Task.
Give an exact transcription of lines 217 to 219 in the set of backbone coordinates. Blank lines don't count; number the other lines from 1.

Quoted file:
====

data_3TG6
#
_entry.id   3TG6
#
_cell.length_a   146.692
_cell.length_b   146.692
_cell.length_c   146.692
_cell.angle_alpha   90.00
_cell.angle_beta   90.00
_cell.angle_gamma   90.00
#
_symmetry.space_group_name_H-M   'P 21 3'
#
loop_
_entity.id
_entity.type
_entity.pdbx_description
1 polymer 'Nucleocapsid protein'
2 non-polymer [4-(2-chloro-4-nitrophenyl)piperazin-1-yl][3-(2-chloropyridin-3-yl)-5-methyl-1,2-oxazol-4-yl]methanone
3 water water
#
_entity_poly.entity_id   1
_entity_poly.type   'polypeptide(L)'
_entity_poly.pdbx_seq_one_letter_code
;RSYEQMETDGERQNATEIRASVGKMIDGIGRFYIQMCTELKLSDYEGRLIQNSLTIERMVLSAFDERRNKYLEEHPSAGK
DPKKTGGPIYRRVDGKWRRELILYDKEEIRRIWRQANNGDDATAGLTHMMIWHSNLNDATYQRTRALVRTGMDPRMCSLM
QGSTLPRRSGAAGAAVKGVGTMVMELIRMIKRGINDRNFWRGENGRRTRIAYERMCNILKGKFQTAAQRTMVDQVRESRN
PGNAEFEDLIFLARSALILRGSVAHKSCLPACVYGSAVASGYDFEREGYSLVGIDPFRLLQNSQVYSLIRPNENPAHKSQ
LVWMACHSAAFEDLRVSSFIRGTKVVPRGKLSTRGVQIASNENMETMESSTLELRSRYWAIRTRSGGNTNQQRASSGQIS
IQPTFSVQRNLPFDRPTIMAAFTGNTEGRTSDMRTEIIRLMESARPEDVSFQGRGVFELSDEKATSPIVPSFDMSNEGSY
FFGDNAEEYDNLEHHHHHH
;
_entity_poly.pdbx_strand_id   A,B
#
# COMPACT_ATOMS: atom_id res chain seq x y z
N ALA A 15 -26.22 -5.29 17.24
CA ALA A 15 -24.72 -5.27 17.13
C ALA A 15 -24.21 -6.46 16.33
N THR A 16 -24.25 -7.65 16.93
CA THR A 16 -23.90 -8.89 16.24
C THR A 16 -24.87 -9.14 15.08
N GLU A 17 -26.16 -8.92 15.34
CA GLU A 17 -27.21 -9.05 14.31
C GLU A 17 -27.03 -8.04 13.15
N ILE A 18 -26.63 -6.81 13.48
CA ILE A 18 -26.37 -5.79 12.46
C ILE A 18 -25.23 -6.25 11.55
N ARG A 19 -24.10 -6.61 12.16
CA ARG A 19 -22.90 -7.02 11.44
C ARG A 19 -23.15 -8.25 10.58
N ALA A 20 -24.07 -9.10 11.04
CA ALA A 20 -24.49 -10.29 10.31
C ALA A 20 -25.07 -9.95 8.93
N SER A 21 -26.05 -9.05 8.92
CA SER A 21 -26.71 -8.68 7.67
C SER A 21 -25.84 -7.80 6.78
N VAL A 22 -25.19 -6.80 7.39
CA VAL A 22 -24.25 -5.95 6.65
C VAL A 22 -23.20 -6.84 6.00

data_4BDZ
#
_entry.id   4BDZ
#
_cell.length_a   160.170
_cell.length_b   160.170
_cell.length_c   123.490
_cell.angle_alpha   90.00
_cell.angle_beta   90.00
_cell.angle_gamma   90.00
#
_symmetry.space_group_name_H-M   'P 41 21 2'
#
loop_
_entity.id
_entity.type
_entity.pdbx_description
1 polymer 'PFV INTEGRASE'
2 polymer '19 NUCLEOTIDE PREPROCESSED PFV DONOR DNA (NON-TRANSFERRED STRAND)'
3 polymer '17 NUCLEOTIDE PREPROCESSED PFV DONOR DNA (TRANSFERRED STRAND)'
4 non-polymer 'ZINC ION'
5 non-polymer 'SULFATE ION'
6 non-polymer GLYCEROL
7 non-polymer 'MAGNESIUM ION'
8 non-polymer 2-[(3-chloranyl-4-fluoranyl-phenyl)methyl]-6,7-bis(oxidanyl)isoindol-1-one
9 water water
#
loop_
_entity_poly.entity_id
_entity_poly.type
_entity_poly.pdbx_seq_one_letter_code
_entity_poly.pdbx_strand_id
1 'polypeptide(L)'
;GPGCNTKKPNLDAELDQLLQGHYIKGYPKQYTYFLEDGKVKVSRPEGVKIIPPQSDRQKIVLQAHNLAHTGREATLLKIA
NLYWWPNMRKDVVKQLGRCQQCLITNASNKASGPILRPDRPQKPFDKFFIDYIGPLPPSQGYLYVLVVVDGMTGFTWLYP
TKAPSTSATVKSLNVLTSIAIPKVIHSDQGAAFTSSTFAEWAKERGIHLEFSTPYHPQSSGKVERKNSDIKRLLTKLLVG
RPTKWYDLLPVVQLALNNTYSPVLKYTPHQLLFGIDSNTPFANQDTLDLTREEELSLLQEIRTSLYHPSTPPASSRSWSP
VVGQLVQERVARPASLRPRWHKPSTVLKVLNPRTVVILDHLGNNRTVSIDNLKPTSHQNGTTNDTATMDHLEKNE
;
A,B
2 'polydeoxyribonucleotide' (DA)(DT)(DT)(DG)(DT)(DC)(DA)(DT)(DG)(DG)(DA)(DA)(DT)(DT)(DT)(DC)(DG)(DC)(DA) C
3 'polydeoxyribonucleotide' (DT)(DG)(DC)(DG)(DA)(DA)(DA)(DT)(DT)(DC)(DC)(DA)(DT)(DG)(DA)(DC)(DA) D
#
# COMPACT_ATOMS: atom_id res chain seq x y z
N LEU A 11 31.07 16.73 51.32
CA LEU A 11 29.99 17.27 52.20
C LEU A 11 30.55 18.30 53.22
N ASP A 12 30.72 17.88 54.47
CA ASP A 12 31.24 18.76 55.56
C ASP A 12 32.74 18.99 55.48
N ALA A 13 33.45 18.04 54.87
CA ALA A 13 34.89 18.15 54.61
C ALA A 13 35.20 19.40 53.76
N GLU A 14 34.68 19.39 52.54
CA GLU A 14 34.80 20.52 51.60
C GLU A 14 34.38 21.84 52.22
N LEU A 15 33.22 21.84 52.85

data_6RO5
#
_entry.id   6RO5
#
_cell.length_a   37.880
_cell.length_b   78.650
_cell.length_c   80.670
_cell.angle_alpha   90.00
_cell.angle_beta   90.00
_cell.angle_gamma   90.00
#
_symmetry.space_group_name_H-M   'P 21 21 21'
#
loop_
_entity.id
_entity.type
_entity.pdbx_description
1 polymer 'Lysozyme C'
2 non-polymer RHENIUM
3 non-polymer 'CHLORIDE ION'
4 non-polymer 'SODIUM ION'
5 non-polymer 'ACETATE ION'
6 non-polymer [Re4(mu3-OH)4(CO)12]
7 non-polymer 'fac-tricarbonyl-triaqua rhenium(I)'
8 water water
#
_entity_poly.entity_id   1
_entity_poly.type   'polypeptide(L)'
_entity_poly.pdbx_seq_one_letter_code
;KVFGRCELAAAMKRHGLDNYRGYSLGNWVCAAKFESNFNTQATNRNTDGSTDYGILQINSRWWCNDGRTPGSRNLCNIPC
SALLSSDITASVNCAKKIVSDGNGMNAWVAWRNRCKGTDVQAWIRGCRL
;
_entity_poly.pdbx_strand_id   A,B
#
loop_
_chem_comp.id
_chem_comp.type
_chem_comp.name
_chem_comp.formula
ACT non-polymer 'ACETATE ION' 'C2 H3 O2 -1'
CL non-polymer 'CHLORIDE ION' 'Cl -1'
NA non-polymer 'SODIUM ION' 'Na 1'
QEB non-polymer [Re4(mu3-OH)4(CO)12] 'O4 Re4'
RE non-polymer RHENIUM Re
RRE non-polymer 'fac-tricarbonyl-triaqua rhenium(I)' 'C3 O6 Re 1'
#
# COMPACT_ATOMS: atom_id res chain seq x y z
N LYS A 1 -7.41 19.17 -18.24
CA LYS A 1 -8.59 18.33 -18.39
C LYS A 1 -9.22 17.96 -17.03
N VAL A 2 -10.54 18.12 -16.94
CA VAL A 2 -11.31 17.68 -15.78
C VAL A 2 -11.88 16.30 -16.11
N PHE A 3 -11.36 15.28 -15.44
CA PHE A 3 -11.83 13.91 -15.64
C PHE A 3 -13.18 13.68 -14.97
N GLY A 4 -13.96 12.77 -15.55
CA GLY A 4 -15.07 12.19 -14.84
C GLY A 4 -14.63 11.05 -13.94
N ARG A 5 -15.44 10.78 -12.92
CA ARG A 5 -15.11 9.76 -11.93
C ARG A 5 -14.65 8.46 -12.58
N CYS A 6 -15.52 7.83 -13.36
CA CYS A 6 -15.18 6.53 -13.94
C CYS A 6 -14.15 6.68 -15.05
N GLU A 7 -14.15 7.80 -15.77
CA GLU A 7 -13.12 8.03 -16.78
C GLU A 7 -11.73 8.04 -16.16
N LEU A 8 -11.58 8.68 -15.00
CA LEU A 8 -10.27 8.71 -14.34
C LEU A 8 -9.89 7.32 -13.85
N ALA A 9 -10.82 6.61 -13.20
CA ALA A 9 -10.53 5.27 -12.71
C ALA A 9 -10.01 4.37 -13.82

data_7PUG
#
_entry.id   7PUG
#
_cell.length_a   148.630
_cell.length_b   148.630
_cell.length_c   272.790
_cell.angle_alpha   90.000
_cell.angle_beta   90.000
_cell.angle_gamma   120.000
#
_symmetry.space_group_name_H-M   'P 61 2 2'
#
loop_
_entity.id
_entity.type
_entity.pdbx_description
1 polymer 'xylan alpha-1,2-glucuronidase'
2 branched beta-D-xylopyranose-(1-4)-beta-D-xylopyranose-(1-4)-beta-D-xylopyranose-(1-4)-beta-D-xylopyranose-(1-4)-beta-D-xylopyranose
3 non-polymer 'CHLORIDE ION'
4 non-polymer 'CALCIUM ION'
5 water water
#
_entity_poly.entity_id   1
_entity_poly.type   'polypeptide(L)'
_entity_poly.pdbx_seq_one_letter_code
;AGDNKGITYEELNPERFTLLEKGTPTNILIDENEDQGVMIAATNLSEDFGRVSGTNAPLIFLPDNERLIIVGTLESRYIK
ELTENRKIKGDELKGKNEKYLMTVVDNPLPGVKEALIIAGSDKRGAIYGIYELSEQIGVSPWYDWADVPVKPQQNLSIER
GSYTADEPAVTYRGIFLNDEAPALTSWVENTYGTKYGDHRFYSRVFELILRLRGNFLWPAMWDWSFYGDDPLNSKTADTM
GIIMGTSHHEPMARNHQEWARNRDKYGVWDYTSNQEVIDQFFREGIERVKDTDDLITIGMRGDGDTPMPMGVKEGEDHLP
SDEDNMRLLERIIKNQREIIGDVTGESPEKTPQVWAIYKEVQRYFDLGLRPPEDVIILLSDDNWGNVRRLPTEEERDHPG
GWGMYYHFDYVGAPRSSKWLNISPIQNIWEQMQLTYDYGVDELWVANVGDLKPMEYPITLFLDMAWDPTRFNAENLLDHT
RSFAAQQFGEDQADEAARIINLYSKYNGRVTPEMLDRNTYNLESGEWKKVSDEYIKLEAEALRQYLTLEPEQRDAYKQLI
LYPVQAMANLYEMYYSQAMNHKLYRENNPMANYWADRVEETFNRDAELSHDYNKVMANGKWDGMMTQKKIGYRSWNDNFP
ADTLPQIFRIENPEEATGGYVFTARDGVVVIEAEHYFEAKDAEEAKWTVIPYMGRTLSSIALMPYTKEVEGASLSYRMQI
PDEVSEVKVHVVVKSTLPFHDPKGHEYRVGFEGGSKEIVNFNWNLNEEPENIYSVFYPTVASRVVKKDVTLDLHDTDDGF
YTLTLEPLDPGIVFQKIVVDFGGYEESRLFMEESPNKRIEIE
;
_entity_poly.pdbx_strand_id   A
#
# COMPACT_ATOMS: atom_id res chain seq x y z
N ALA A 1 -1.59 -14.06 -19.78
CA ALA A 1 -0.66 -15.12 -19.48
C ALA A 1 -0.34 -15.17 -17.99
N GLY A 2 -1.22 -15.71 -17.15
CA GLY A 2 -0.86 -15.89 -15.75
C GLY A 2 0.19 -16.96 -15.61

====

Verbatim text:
;AGDNKGITYEELNPERFTLLEKGTPTNILIDENEDQGVMIAATNLSEDFGRVSGTNAPLIFLPDNERLIIVGTLESRYIK
ELTENRKIKGDELKGKNEKYLMTVVDNPLPGVKEALIIAGSDKRGAIYGIYELSEQIGVSPWYDWADVPVKPQQNLSIER
GSYTADEPAVTYRGIFLNDEAPALTSWVENTYGTKYGDHRFYSRVFELILRLRGNFLWPAMWDWSFYGDDPLNSKTADTM